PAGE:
A Zimbabwean Cabinet minister today angrily threatened to take "legal or administrative action" against the country's recently resigned Army commander, Lt. Gen. Peter Walls, for his outspoken criticism of Zimbabwe's new black government. He also invited all whites who thought like Walls to leave the country.
The comments by Information Minister Nathan Shamuyarira in Zimbabwe's Parliament in Salisbury were the harshest attack on the white minority population by a member of Prime Minister Robert Mugabe's government since it took power in April.
They appear to indicate a growing impatience in government circles with frequent statements from leaders of the 220,000 whites that if they leave the country it will fall into chaos and bankruptcy.
Shamuyarira also claimed he had documentary evidence of Walls' complicity in a white-led coup conspiracy that would have involved bombing the camps where guerrilla forces had assembled on the eve of independence. The minister did not say exactly what measures the government might take against the 54-year-old general.
"We are now irritated by the continued threat of a mass exodus of Europeans being held like a pistol to the head of the government. I am authorized to make it abundantly clear that all those Europeans who do not accept the new order should pack their bags and go now, either individually or in organized groups," the minister said.
As other members of Parliament chanted, "Now, now, now," Shamuyarira added, "We beg no one to stay, but we push no one to go."
"We welcome those whites who want to stay in a new, free and independent Zimbabwe. We will, however, not be held [to] ransom by our racial misfits and malcontents who do not accept the new order," he said.
Walls, who is in South Africa on vacation, could not be reached for comment. Last night he told a Johannesburg audience he would like to move to South Africa where "I reckon there is a tremendous future."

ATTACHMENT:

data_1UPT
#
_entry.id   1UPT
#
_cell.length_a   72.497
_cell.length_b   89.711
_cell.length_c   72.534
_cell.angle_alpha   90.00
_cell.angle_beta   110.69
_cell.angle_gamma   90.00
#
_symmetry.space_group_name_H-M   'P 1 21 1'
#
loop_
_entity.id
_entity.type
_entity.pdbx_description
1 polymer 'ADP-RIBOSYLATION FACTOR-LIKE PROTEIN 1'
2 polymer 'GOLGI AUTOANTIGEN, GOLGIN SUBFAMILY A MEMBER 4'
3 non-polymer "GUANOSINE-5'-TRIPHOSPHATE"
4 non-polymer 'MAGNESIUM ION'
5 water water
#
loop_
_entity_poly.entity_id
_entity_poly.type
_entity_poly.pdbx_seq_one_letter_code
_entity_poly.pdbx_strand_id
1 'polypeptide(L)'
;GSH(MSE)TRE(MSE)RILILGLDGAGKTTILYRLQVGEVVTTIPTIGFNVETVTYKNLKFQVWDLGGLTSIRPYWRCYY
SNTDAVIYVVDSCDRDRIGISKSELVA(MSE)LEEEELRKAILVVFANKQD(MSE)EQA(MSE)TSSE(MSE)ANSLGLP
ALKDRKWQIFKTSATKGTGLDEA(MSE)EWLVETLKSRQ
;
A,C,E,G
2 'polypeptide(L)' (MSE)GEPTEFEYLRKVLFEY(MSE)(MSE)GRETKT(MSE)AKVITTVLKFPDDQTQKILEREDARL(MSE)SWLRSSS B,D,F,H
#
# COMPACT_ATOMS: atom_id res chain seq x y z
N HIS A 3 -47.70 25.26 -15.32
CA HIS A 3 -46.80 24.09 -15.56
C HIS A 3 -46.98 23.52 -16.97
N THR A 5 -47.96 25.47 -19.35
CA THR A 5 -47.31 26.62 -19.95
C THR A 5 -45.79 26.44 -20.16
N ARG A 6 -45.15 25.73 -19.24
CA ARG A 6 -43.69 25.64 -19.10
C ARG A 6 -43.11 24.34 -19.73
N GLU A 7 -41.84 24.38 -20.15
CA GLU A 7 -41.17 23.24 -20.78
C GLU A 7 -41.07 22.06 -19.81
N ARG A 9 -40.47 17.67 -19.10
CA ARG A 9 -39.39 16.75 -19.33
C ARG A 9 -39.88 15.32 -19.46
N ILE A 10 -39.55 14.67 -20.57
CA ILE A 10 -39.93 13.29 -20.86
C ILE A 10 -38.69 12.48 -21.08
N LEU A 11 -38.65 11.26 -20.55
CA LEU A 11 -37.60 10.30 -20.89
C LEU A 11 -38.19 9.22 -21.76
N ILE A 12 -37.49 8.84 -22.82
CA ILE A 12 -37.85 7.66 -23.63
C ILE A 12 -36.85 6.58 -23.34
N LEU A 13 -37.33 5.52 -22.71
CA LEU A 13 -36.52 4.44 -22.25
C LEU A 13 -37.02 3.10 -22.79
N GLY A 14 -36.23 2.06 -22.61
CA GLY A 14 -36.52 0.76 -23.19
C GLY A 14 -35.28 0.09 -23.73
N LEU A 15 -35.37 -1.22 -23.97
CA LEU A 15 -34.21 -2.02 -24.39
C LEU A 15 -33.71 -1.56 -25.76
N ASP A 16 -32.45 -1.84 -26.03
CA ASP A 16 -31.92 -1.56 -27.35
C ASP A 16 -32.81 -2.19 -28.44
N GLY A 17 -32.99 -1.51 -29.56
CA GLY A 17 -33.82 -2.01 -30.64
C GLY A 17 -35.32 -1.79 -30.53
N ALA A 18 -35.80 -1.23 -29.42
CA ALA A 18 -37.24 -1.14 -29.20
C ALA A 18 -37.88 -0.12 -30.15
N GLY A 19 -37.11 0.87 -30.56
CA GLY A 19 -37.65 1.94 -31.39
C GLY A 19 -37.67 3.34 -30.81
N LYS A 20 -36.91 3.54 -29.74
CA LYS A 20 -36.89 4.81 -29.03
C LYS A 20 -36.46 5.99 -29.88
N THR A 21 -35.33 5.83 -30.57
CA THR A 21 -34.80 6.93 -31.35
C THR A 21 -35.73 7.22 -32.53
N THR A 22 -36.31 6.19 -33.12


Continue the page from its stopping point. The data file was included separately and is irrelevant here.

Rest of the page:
Walls reportedly angered the government by interviews he gave to two overseas television stations in which he expressed doubt that Mugabe's government could bring stability to the country; said Mugabe only won last February's election through massive intimidation; confirmed that he had asked British Prime Minister Margaret Thatcher to cancel the election results, and revealed the existence of plans for a white-led coup that was never put into operation.
Those criticisms come at a time when the government is trying to promote racial harmony and political stability to win foreign investment. They also follow on the heels of an embarrassing murder charge against Minister of Manpower Edgar Tekere, who is accused of killing a white farmer.
Wall's comments have put the white population, which is nervous about its status in black-ruled Zimbabwe, into a difficult position. One Western observer in Salisbury said today that there is a "widespread feeling Walls should have kept quiet."
Mugabe reportedly was stung by Walls' comments because as minister of defense he was the one who asked Walls to stay on after independence to oversee the integration of Wall's former Army with Mugabe's guerrilla forces.
Mugabe had developed a good working relationship with Walls and initially tried to dissuade him from leaving his post as chairman of the Joint High Command on July 17, according to informed sources. He had also suggested that Walls take a job with the government when his Army retirement becomes effective at the end of the year.
But sources close to Walls say he had come to consider Mugabe's policy of reconciliation as only temporary until he had consolidated his power. One close observer of Walls believed the general had not reconciled himself to working under a man he considers a Marxist and against whom he had fought for seven years.
Today, Mugabe sat impassively as Shamuyarira said Walls had done "incalculable harm" to the government's policy of reconciliation and accused him of being "fundamentally a racist."
"The question the government would like answered is how many Europeans are in this category. Peter Walls and those who think like him have neither regard for democracy nor any respect for the constitution," Shamuyarira said.
Addressing the 20 white members of Parliament, he added that the government would like to know whether they "are in support and in sympathy with the sentiments and the subversive activities in which Peter Walls has been engaged."
Speaking for them, P. K. Van Der byl said they would reply to the "unfounded allegations" against them later. He said he believed they were attacking Walls in order to draw attention away from their own internal party problems.